31 Christmas carol, the British national an them, an operatic aria and, of course, J.S. Goldberg Variations into a largely nineteenth century Romantic idiom. (116 17) Laing claims that the film score is comprised of various cultural sources and influences that collectively serve the transnational themes of the narrative. The sources range from high to low to popular music, among many national influences to suggest that music, like people, can travel beyond the geo political boundaries of the nation state. Music functions in direct accordance with the cultural imaginary that the film projects through narrative and nostalgic modes of representation. For example, the Hungarian folk song ( Szerelem, Szerelem ) becomes an aural motif that blurs the cultural binary between East and West. The song first appears in the opening credits as we see a close up of someone painting an ambiguous image of a desert (or a human swimmer) es the voice of Marta Sebestyen, which we hear during the opening credits as it eventually leads into the Desert Theme as the graphic match of the painted image in the cave is superimposed onto the actual desert landscape. The song can be heard in improvi sational forms throughout the film, most harmonically fluid imp rovisatory sound. The pitch range is limited largely to one octave and the 19). The voice in vokes Arabic music yet it is Hungarian, a tension that Laing describes as symptomatic to the themes found in the narrative. In his writings on music in Minghella on Minghella (2005), be Hungarian, which I thought was perfect index of what the book was talking about that identity, nationality and
32 in which the film registers an engagement with transnational cultural significance. In the in the film. The t ransnational dimension of the film is not limited to the narrative; rather, the soundtrack works in relation to the narrative to produce a transnational soundscape. The film extends a critique of nationality and borders through formal film elements like so und and editing. One of the most striking aesthetic achievements of the film remains its seamless editing motivated by graphic matches and musical cues that connect the disparate narratives and characters among multiple locations and time periods. Discu ssing his views on achieved by manipulating the grammar of film, where shot size, camera angle and movement, the length of a shot, the amount of light on a subject, the palate of colours and, most playwright, Minghella considers himself to be a man of language, and he imagines the construction of a film through linguistic metaphor. It is only fitting, then, that when asked what 10 th Pudovkin considered editing to be the essence of cinema, and they both theorized and practiced a dialectical form of editing in which succeeding images clash with one a nother in order to reflect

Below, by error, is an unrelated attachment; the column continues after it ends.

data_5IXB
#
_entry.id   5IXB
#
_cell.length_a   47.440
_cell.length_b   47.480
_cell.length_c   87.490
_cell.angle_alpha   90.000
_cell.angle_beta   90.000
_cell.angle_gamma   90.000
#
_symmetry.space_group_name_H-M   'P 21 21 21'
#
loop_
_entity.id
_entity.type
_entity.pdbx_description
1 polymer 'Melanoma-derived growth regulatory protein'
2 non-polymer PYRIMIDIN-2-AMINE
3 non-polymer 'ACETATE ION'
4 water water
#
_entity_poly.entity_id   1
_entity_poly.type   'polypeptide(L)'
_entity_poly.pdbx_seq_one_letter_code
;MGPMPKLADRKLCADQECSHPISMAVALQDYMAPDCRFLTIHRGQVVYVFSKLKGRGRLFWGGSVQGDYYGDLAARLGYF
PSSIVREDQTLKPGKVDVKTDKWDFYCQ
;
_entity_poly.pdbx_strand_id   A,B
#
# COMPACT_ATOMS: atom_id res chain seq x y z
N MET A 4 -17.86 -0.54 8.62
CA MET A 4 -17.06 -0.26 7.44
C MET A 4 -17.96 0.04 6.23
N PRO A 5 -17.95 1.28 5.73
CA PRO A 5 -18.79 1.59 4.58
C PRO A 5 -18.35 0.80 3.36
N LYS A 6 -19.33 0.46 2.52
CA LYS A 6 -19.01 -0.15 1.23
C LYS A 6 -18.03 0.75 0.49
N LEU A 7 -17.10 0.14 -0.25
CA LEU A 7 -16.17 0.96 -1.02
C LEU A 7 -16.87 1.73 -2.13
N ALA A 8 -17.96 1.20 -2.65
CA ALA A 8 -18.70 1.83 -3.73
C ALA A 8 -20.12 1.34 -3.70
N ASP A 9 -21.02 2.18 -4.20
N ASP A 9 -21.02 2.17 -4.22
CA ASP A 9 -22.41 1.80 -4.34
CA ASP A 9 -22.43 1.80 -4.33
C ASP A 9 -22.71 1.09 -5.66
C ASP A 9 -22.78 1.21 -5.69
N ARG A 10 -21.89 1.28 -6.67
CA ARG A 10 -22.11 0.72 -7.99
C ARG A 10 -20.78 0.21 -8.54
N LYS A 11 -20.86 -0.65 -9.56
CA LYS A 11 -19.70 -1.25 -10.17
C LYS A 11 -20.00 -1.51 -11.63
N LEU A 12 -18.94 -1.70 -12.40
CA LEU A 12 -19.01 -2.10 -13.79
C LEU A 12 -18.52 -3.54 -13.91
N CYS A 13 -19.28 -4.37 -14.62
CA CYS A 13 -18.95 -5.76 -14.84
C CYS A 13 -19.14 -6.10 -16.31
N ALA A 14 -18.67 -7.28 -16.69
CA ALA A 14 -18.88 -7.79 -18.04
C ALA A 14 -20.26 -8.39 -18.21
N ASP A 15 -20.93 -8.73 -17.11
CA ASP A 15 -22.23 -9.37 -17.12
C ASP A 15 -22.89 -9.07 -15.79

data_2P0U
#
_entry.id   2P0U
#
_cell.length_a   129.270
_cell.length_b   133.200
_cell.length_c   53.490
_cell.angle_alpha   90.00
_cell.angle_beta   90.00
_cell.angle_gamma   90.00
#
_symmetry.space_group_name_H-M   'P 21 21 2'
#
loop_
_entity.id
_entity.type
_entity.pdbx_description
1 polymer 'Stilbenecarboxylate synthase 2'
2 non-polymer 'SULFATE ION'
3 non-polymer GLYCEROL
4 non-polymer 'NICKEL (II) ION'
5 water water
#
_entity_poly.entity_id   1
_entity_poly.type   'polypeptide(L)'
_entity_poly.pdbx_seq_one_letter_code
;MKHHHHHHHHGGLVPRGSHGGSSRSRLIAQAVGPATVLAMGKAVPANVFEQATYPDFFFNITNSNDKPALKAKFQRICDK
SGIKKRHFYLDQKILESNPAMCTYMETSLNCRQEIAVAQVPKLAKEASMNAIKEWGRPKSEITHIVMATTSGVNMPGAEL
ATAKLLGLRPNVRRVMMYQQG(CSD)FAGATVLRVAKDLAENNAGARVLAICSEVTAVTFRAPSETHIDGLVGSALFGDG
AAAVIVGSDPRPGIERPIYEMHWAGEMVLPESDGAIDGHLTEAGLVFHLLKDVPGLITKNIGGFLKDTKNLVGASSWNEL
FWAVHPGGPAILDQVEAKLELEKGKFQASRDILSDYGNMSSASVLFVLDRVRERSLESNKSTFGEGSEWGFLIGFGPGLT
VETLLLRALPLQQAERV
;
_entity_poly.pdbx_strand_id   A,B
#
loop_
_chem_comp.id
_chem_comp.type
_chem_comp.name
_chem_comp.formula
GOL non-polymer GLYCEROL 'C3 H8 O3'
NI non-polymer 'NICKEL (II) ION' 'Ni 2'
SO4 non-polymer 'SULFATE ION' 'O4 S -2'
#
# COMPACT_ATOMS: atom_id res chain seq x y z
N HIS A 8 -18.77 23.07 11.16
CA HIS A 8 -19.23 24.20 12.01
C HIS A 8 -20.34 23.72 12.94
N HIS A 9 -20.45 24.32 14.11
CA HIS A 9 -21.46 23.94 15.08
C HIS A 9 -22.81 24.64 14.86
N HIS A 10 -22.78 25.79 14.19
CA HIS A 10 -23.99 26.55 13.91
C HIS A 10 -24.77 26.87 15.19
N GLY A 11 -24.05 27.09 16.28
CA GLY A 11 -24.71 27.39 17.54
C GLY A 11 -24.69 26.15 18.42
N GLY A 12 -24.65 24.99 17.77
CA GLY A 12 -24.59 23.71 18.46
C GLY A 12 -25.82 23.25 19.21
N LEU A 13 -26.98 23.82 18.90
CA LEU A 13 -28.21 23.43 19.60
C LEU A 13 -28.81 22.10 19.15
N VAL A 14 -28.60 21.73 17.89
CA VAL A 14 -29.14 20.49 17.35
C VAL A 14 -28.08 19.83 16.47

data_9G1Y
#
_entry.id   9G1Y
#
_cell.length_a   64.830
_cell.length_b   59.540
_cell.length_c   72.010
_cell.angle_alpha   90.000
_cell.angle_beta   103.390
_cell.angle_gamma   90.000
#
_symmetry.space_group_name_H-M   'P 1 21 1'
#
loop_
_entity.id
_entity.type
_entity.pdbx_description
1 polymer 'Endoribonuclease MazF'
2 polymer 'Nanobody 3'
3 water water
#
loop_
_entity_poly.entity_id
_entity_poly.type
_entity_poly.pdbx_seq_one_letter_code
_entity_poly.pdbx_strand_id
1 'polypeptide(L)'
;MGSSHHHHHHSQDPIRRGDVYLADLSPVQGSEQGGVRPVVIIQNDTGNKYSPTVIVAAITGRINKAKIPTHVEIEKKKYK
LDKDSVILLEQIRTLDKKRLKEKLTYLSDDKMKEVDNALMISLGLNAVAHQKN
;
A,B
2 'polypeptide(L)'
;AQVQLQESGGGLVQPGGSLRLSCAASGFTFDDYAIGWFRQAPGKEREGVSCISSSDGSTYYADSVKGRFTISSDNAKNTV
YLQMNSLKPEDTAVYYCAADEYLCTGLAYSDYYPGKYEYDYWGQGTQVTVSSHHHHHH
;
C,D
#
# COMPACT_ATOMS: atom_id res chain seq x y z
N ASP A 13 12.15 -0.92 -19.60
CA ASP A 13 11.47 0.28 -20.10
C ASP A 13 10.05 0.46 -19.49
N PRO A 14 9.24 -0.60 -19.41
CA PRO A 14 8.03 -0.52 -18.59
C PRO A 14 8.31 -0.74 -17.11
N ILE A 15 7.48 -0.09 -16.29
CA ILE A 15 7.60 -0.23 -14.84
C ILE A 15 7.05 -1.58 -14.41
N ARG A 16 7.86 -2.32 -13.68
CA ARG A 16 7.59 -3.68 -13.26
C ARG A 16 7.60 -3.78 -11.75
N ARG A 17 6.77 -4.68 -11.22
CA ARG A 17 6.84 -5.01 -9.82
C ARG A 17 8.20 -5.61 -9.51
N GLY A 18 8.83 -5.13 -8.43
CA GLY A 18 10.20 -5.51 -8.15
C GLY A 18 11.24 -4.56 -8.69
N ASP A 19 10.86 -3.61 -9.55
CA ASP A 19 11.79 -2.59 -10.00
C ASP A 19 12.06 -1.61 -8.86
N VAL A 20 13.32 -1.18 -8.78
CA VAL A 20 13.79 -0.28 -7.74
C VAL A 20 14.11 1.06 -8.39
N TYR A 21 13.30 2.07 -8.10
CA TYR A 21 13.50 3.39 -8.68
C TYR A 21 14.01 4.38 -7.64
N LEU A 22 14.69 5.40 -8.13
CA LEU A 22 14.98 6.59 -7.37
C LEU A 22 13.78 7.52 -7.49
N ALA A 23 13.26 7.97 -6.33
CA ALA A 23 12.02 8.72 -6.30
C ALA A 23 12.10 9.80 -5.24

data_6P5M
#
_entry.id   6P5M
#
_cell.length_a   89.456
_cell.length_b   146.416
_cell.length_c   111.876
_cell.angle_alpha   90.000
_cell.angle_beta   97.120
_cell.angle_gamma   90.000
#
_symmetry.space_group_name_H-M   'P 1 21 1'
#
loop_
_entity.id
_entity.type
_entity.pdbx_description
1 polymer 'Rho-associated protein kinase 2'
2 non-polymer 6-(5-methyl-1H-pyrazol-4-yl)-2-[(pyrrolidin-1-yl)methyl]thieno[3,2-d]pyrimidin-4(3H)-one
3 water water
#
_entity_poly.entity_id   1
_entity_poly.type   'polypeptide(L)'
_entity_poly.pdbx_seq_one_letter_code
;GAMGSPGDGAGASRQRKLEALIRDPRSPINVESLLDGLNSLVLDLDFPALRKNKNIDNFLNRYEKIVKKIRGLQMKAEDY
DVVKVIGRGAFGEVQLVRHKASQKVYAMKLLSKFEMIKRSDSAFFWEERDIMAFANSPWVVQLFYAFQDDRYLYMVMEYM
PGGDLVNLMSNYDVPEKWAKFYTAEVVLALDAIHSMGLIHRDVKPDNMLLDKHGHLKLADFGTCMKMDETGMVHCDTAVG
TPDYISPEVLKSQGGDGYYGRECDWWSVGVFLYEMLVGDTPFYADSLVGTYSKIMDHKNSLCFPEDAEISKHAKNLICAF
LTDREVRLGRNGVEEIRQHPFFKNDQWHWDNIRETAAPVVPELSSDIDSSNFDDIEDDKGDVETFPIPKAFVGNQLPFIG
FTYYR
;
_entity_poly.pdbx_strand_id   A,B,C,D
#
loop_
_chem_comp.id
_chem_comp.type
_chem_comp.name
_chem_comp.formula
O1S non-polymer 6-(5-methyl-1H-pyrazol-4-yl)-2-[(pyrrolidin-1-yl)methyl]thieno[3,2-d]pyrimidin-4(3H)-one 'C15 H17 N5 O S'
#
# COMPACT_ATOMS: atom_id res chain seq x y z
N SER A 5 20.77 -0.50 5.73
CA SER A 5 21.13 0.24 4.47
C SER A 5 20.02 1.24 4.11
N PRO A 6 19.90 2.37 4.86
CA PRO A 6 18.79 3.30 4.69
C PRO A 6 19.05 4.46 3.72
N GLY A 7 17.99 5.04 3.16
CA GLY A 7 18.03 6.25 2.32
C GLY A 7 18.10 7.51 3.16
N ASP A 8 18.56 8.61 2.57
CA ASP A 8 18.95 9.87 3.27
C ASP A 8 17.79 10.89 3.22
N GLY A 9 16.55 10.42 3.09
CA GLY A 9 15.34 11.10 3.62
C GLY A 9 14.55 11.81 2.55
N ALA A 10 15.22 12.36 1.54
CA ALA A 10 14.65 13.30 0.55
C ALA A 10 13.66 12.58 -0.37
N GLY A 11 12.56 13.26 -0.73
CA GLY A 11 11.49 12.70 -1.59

33 function as emphatically political as Eise Strike (1925) or Battleship Potemkin (1925), 11 Because the film juggles mul tiple characters with storylines, editing becomes a salient feature of its aesthetic functioning. Coming from a literary background in adapting the poetry of conn ect the vignettes in the narrative. This technique of editing can be seen in the very first cut of the film, as we see an image of desert from an aerial view superimposed onto the painted image of the desert during the opening credit sequence. The cut mo ves from inside the Cave of Swimmers to a high, God like position in the sky as the camera angles down on the desert. The effect of the cut becomes a visual representation of the poetic trope of metaphor: visually, the film compares an ambiguous image of a human swimmer or desert to an actual desert, registered through montage. A similar technique appears in the first flash back to the desert. In the frame story, when Almasy drops his scrapbook of Herodotus onto the floor of the villa, the image of the o pen book then fades in to a similar image of the desert in the scrapbook, but this time film establishes the primary characters in this storyline, the motivation back to the villa comes from another graphic match in which the sand dunes of the desert fade in to the wrinkles of advocated by Minghella in his writings, an d they serve as an intertextual adaptation of While the editing effect is well done, it also serves to underscore the primary theme to eradicate geo political boundaries imposed by the traditional nation state. Almasy and Katharine